Trailing by 19 points in the final quarter of a Dulles District tournament game against Potomac Falls, the Briar Woods Falcons needed a spark. Myles Tate—the Falcons’ leading scorer and all-district performer—struggled early to hit shots or even find openings against a tough Panther defense.
Perhaps sensing the desperation of the moment, Myles' father Erik got up from his usual seat near midcourt and strolled toward the student cheering section where he implored the Falcon faithful to get into the game and rally the team.
What followed was something that area basketball fans have become accustomed to during the past four years: Myles unleashed a flurry of NBA-range three pointers that helped cut the Panther lead to 2 points, igniting what had been a quiet home crowd, and giving the Falcons a chance to win despite seemingly insurmountable odds.
Although Myles’ game-high 26 points weren't enough to complete the comeback against the Panthers, the effort provided a glimpse of the never-say-die attitude that Erik instilled in his son from an early age. Twenty years after facing death on the oil fields of Saudi Arabia, it’s clear Erik has successfully passed on the competitive spirit that helped him excel in sports as a youth, and more importantly, survive the greatest challenges of his life.
"I'm not dead."
Born and raised in Reston, VA, Erik took to sports at an early age. He starred as an all-season athlete at South Lakes High School in the early ‘80s, playing football, basketball and baseball.
"I'm a competitor, I like to compete," Erik said. "I tried to take a leadership roll in every sport I played."
Erik's leadership and athletic skills played a roll in his choice of professions as well. Not long after high school, he entered the U.S. Marine Corps as a reservist. Then, in 1988, he joined the Fairfax County Police Department.
"That's all I ever wanted to do—play ball and become a police officer,” he said during a recent interview, fondly recalling his first foray into law enforcement. “I even got to be a safety patrol in fifth grade when they normally only let sixth graders do it."
Life really began speeding up for Erik in 1990. After marrying his sweetheart, Shirl, in May 1990, the reserves activated him and sent him to Saudi Arabia that fall to join his fellow service members in the Persian Gulf war, the U.S. and coalition response to Iraq's invasion of Kuwait.
In March 1991, after American and coalition forces liberated Kuwait and drove the Iraqi forces from the country, Erik rode as a passenger in the fifth of a thirteen-vehicle convoy transporting supplies from Saudi Arabia to Kuwait. The convoy ran into a sandstorm that caused the lead vehicles to stop. The soldier driving the vehicle in which Erik rode could not stop in time, and collided with other vehicles in the convoy. A fiery explosion ensued, resulting in the death of the driver, and leaving Erik trapped inside the burning wreckage.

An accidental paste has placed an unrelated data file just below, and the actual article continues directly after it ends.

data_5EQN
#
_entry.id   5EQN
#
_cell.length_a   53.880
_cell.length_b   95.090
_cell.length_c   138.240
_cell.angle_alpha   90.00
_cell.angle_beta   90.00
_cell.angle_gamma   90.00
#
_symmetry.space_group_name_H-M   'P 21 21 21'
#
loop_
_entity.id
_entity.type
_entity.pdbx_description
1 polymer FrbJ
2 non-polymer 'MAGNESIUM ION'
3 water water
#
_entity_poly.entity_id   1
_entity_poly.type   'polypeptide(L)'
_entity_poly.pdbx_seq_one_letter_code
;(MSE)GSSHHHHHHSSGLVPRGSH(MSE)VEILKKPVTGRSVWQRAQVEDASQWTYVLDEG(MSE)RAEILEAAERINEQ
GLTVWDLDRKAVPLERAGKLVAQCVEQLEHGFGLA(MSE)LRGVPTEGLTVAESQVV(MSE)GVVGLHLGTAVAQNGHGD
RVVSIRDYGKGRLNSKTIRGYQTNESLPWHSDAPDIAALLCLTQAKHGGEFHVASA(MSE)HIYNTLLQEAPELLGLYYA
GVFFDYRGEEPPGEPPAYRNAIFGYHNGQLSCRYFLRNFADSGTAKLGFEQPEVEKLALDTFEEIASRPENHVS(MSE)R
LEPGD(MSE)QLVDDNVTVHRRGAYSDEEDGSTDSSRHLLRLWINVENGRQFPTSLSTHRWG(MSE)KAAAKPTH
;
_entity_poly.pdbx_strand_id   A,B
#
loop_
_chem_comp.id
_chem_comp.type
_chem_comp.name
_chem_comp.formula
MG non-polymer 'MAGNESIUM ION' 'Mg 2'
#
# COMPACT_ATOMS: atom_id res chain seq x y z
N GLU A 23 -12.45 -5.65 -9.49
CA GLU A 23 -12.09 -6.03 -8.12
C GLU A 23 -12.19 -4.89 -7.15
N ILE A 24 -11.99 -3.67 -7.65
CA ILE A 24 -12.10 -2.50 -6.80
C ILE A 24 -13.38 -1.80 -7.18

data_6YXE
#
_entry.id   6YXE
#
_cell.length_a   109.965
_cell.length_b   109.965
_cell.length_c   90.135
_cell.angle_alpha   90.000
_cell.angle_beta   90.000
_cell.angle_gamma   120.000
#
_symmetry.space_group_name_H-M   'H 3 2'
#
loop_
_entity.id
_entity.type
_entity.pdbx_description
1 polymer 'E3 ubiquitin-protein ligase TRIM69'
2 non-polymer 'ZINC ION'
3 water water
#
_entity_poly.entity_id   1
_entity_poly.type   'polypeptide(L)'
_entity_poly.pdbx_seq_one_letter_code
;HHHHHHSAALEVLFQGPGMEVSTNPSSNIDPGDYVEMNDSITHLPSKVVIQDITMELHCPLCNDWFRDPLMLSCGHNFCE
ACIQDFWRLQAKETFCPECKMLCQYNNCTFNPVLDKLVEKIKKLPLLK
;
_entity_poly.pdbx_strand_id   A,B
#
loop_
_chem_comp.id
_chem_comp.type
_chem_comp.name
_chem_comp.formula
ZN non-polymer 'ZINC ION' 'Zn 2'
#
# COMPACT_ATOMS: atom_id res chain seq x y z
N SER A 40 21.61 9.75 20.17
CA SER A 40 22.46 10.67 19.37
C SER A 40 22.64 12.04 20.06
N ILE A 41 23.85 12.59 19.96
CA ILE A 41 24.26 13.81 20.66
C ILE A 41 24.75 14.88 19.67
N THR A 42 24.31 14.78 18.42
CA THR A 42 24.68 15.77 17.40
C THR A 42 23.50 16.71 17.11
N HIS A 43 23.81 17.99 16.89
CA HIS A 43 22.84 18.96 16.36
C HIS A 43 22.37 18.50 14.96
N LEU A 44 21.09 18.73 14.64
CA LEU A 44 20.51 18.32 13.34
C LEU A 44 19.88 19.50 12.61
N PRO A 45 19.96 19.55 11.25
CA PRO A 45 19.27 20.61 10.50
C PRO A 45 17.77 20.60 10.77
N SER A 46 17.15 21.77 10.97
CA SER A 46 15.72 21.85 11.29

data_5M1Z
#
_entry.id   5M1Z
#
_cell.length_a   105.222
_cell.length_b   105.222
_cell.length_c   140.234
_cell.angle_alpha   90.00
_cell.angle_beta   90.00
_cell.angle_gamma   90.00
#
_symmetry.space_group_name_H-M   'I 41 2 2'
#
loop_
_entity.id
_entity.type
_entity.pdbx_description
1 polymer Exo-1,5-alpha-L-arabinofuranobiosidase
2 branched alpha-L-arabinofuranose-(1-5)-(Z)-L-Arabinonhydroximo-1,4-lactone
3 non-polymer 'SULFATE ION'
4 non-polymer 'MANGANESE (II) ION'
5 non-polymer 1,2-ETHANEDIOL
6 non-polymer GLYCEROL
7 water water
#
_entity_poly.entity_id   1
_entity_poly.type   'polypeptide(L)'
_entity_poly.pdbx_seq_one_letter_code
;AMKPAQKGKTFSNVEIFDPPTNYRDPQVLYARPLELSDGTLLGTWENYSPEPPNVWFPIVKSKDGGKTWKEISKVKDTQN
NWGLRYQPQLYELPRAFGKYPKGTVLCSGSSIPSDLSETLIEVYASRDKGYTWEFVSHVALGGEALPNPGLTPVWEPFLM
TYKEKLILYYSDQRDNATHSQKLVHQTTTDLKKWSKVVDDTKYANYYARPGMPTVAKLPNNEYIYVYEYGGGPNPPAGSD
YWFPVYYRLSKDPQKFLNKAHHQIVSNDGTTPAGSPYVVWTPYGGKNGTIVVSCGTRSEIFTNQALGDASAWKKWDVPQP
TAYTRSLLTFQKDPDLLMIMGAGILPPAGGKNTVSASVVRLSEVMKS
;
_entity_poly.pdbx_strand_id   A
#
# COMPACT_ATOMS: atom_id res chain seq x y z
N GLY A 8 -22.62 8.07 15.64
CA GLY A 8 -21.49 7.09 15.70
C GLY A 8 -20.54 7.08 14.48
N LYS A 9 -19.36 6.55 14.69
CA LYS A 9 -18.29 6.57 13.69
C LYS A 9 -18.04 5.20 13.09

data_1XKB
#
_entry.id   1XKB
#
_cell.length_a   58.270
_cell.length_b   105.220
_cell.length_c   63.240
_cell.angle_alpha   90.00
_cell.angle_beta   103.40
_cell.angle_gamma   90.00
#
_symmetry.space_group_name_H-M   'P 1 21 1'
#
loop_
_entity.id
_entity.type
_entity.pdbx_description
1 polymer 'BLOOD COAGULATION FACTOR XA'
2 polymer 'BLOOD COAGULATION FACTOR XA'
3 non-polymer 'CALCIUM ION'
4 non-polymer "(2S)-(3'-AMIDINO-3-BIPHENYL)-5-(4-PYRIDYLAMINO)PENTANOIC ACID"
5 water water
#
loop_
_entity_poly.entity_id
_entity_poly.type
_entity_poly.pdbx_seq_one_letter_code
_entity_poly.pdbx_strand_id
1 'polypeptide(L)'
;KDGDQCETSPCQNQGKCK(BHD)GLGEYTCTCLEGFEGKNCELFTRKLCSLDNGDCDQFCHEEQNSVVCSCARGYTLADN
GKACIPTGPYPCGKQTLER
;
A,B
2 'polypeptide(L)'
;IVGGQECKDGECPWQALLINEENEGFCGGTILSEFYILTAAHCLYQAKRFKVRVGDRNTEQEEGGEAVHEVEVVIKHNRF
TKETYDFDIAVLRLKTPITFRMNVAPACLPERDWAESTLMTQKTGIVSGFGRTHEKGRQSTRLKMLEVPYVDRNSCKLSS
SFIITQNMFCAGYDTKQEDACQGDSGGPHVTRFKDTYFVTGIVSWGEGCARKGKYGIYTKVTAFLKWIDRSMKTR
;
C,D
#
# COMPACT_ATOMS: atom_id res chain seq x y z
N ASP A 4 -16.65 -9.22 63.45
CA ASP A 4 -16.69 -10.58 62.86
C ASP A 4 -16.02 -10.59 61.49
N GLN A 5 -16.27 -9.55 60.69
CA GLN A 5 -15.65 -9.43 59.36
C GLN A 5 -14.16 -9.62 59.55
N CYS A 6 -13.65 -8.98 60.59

"It's a memory like yesterday. I was trapped, and I couldn't get out on the left side because there was fire there, and I couldn't kick out the windshield. Somehow I was able to navigate my way out through the door. When I got out, all I remember was a burning sensation, and I just dropped and I rolled. It felt like I rolled a mile."
Suffering from severe burns over most of his body and a gruesome injury to his left leg, the first Marines to find Erik thought he was dead.
"When I was laying there, other Marines from the other vehicles came out, and I remember distinctly one of them saying 'He's dead, he's dead.' I had to tell them, 'No, I'm not dead. I'm just on fire. Put the fire out and move me away from the truck,’" Erik Tate said, recalling the ordeal. He knew the burning truck was filled with ammunition, "I remember all I wanted to do was go to sleep, but I had to keep telling myself not to go to sleep. I just didn't want to go to sleep."
As a result of the shock and pain from his injuries, he passed out. He woke up ten days later in a military hospital in Germany. Suffering from third-degree burns over most of his body, Erik was placed in a glass enclosed isolation chamber to limit his exposure to germs and the chance of infection. The only way he could communicate with his wife—who had flown to Germany to be with her husband—was via a telephone connected to an outside room. And it was during his first telephone call with Shirl that Erik learned that his left leg had been amputated above the knee.
The news was hard to swallow for the lifelong athlete, a man who still played regular pick-up basketball games with his police buddies, and who, frankly, couldn't imagine a life without playing sports.
"Instant rock bottom," he said, explaining the initial emotion about losing his leg. "It was something I could never even imagine happening. It took me two or three days to snap out of it."